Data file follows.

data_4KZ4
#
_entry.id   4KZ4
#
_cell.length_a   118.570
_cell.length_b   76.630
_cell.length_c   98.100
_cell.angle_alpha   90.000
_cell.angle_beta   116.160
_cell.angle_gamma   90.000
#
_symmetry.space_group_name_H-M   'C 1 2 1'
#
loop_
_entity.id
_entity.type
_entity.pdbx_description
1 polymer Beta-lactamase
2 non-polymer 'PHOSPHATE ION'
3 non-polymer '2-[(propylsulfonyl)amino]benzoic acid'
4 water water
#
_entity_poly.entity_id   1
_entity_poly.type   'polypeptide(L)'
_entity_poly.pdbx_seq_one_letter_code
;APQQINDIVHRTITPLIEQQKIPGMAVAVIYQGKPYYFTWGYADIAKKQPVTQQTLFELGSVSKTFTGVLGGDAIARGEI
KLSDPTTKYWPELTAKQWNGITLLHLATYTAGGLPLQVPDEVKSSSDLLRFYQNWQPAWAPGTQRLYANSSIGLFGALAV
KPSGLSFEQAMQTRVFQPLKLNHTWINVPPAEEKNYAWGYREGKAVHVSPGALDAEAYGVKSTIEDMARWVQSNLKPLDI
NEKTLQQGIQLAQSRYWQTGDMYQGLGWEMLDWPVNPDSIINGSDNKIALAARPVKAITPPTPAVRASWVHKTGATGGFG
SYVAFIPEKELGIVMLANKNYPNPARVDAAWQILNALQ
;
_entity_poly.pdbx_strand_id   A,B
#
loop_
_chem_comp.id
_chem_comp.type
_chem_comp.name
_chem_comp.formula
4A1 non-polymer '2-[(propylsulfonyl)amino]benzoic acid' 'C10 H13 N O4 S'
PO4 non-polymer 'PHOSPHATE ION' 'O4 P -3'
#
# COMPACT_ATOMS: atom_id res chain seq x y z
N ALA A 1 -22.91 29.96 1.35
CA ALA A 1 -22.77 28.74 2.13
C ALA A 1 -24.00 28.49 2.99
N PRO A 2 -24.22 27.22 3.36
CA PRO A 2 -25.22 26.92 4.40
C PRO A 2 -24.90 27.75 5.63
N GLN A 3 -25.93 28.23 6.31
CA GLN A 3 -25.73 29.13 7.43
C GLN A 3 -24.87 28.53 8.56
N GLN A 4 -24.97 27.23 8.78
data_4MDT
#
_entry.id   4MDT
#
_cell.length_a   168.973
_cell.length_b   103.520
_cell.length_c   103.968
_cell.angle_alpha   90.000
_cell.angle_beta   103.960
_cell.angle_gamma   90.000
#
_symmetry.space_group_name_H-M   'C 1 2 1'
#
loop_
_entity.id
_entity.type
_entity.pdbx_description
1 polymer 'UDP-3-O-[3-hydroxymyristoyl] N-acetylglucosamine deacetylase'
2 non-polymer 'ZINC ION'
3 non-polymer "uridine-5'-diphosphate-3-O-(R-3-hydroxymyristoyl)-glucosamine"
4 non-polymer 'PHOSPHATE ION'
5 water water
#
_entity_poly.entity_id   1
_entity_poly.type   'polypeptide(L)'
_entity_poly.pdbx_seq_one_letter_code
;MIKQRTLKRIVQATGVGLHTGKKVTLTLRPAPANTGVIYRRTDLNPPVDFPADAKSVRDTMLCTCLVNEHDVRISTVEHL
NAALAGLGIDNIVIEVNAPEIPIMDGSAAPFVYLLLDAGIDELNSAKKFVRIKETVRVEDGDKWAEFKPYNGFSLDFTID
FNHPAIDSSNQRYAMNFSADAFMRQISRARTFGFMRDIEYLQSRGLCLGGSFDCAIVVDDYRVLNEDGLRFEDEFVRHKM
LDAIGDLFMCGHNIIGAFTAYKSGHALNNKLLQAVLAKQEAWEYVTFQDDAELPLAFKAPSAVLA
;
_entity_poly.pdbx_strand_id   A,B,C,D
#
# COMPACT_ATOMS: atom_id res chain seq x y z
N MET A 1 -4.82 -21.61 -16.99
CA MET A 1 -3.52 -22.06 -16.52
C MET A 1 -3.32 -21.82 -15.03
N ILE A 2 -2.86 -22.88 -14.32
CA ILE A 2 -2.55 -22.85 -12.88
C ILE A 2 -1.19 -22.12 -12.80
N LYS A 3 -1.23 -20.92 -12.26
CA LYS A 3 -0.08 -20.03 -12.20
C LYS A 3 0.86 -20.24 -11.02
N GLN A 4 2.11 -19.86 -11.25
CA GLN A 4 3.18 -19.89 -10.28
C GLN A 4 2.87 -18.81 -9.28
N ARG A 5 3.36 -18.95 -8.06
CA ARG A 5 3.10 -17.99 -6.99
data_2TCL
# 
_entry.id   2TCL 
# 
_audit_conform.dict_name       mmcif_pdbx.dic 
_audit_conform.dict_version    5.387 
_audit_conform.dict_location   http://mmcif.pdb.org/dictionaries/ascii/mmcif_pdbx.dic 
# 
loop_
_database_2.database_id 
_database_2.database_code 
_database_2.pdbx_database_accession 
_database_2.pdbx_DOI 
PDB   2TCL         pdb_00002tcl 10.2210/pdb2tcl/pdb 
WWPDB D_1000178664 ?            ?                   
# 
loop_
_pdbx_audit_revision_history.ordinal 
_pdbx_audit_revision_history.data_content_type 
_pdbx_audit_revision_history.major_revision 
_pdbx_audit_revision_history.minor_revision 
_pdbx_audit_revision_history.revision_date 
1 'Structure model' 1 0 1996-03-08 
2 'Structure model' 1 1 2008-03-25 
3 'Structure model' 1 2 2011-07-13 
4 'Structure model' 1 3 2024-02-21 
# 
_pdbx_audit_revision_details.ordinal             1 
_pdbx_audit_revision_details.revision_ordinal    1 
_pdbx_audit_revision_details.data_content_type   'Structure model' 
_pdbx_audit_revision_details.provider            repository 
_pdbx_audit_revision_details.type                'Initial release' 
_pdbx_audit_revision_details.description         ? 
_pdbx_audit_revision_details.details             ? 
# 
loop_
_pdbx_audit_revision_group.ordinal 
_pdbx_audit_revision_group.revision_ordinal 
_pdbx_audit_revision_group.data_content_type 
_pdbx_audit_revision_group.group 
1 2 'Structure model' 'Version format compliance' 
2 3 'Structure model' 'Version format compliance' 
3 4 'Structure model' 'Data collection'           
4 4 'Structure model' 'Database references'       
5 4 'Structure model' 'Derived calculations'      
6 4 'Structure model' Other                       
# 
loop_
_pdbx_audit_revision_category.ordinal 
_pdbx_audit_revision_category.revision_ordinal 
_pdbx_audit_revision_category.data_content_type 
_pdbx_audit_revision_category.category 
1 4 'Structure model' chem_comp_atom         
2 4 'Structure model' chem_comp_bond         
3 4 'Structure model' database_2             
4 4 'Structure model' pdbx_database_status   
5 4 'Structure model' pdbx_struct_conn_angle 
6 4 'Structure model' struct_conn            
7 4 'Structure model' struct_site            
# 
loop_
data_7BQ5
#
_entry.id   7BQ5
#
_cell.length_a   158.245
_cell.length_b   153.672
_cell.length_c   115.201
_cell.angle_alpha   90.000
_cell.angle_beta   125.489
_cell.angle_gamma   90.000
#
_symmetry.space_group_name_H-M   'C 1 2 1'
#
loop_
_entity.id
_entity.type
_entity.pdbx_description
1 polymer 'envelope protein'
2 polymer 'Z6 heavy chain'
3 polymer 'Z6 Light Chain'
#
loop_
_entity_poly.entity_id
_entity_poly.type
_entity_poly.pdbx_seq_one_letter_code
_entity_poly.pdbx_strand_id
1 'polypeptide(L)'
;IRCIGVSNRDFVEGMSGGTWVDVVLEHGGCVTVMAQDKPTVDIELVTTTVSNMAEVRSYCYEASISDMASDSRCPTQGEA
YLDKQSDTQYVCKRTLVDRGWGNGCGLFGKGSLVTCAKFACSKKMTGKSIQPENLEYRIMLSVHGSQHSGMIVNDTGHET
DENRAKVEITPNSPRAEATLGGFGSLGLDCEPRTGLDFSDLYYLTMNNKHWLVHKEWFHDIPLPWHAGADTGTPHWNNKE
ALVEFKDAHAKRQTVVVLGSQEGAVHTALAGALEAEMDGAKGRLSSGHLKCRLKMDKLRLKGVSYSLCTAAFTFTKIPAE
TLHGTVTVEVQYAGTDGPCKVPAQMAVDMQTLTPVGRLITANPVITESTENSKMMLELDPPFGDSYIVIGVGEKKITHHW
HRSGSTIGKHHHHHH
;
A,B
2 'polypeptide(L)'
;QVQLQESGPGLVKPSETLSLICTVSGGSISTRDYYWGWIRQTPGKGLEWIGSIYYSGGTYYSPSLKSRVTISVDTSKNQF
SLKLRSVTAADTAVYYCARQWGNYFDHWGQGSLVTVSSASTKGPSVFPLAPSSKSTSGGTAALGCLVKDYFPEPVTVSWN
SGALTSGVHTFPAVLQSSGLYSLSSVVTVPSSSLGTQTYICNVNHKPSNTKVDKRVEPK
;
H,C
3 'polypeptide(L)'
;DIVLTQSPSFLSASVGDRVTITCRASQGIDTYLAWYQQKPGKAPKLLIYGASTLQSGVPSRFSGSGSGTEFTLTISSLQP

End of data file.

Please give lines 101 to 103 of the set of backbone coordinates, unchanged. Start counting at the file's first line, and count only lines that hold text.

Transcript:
data_2TCL
# 
_entry.id   2TCL 